Persian forts and watchtowers dot the village.
After Misfah we headed back down to the town of Al Hamra to see Bayt al Safa (Safa House), the interactive museum displaying traditional mountain rural life as our tour guide grew up with and like my own Omani inlaws are familiar with.
Inside Bayt Safa we were instructed how to grind flour, make butter, take oil from nuts, carry heavy object on our heads, roast and prepare coffee beans, bake Omani bread, and spin wool the traditional ways. Also how to apply Omani cosmetics such as kohl, henna, and sandalwood paste.
Here we were also offered coffee, tea, and dates again.
This is a rather bad photograph of our tour guide Mohammed. He's embarassed because I made him pose next to his name on the family tree hung in the museum. 
Looking out on the streets of old Al Hamra (which mean, "the red" obviously after the red bricks of the houses).

After we left Al Hamra we had a choice between Bahla fort and Jabrin castle, both by way of Bahla. We chose Jabrin though being I've been here and Misfah and Saf House before, Bahla castle would have excited me a lot more. Below is the map of Jabrin castle (if you are as prone to get lost there as I am):

Going into Jabrin:
On the ramparts:

Some interiors with their gorgeous painted ceilings:
After Jabrin we were starving and ate in Nizwa. We got back to Muscat at 7pm. Meals and admissions were included in the price and it was about 25 each for the whole day. I don't know his availability but our tour guide (and driver) Mohammed can be contacted at (968) 95350043 if you are ever bored over the long weekend like we were!


Boxie said...

I have to say I love this post :)

Anonymous said...

tour guide is a hottie.

Omani Princess (not Omani...yet) said...

Boxie: For sure when you come we'll see more in the interior. There's also Bahla castle to see, old Izki, Sumail stuff, the old old old Misfah (before this one although that is quite a hike off road), and a pretty nice mountain wadi.

Anon: lol.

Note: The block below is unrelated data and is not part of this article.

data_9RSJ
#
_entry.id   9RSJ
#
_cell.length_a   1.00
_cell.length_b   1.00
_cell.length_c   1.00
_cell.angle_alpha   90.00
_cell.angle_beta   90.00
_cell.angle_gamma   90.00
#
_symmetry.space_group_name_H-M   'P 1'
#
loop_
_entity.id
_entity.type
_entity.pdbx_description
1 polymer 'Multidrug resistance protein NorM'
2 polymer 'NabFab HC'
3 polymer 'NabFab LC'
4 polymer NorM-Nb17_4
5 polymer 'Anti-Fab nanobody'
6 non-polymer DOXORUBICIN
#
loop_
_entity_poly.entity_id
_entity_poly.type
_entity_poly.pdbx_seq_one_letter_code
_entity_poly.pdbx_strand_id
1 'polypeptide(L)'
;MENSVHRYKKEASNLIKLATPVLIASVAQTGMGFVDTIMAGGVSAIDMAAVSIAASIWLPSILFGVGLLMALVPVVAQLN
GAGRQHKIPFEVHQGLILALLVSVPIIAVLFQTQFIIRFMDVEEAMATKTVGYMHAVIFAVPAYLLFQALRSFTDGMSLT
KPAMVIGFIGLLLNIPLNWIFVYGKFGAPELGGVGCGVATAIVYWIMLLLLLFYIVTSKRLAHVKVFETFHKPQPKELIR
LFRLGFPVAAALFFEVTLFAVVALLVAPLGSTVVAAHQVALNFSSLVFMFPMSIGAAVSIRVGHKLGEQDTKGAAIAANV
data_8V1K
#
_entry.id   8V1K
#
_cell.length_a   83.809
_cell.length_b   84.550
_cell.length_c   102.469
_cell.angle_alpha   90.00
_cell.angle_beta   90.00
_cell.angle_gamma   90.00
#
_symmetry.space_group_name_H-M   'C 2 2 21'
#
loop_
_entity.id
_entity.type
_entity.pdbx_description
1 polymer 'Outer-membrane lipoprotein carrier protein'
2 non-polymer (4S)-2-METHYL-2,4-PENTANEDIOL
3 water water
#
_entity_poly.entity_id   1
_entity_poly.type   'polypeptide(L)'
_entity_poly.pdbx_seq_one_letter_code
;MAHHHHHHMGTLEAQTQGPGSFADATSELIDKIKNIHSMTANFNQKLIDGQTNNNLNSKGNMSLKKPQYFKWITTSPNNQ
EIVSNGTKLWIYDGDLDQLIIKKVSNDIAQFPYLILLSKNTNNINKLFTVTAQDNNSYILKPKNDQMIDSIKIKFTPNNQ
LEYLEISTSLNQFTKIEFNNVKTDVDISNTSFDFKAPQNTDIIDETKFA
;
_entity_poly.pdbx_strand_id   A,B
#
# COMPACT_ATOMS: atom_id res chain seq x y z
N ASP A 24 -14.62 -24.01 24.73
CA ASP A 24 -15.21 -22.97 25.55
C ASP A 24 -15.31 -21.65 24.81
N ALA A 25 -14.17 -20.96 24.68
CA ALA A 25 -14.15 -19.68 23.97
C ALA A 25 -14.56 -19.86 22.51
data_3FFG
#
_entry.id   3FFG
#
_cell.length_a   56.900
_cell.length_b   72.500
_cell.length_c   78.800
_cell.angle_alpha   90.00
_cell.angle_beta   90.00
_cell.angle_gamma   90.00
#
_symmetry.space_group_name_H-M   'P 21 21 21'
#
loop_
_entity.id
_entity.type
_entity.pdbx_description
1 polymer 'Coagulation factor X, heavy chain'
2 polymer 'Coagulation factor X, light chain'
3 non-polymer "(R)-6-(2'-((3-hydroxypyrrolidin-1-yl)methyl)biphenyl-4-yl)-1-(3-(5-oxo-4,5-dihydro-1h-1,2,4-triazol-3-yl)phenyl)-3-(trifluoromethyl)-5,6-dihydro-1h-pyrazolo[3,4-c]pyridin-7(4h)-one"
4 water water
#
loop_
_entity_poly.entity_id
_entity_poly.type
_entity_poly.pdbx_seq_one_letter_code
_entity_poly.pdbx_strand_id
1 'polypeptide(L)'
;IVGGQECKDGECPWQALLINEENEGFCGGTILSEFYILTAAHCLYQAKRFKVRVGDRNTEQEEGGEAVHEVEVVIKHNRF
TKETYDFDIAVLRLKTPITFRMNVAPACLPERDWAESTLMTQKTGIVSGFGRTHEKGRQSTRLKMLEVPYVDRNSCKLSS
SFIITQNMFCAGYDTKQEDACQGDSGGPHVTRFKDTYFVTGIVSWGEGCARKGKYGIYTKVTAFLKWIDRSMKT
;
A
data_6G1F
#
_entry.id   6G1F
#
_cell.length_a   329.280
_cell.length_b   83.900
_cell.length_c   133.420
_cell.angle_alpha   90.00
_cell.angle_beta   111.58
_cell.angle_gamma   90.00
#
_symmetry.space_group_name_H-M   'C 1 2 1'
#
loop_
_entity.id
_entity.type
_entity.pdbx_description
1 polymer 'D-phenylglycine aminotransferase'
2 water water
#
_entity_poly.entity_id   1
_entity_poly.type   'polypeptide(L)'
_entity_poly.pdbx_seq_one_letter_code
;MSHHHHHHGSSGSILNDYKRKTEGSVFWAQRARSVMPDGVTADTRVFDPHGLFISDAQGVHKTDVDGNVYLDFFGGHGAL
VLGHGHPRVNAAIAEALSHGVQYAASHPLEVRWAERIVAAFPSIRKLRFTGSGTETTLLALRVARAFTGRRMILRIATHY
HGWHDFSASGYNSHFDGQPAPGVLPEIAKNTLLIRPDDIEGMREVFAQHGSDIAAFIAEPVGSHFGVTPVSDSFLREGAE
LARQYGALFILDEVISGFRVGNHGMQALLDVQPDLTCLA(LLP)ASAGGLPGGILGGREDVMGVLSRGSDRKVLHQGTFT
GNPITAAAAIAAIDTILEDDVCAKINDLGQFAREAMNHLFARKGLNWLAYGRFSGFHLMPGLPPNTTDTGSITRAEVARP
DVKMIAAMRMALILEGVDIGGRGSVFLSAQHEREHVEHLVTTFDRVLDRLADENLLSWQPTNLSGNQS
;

Mustafa said...

when was this trip? It was a good chance to visit my farm and meet with my family..I'm resident in Nizwa farms.

Omani Princess (not Omani...yet) said...

Mustafa: It was two weeks ago now? The girls probably couldn't d that since all of us are married, and to Omanis. You know the culture right? Husbands in your culture don't like to make new aquaintances for their wives through anyone not female, ever;)

Mustafa said...

I meant with my wife. Anyhow I enjoyed your photos.
Did anyone notice Spongebob on one of the photos?

Omani Princess (not Omani...yet) said...

Mustafa: That is very kind of you and her. Thank you.

Anonymous said...

Oh wow, I really loved your pictures! I'm coming to Oman this week and I hope I can take a trip like that to nizwa (I've been before but only for a very quick drive around) I'm thinking of moving to muscat from europe and would so love to meet you sisters if and when I decide to settle. Perhaps we could exchange contacts because I think you can really assist me in what would be a BIG transition. Because growing up in the West then making such a change comes with many challenges. I really like your posts my favourite being confessions of a Co-Wife, so beautifully written and so detailed on many things people would be too scared to ask, so kudos to you sisters! Assalam Alaikum from cold, cold Europe!

Omani Princess (not Omani...yet) said...

Anon form Europe thinking of making a move: For sure, just leave your email in the comments (I won't publish it) and I will email you back.

We do have a group email for the blog as well but everytime I post it we get spammed so bad so really I prefer emails just be left in the comments, and moderate so I don't publish them.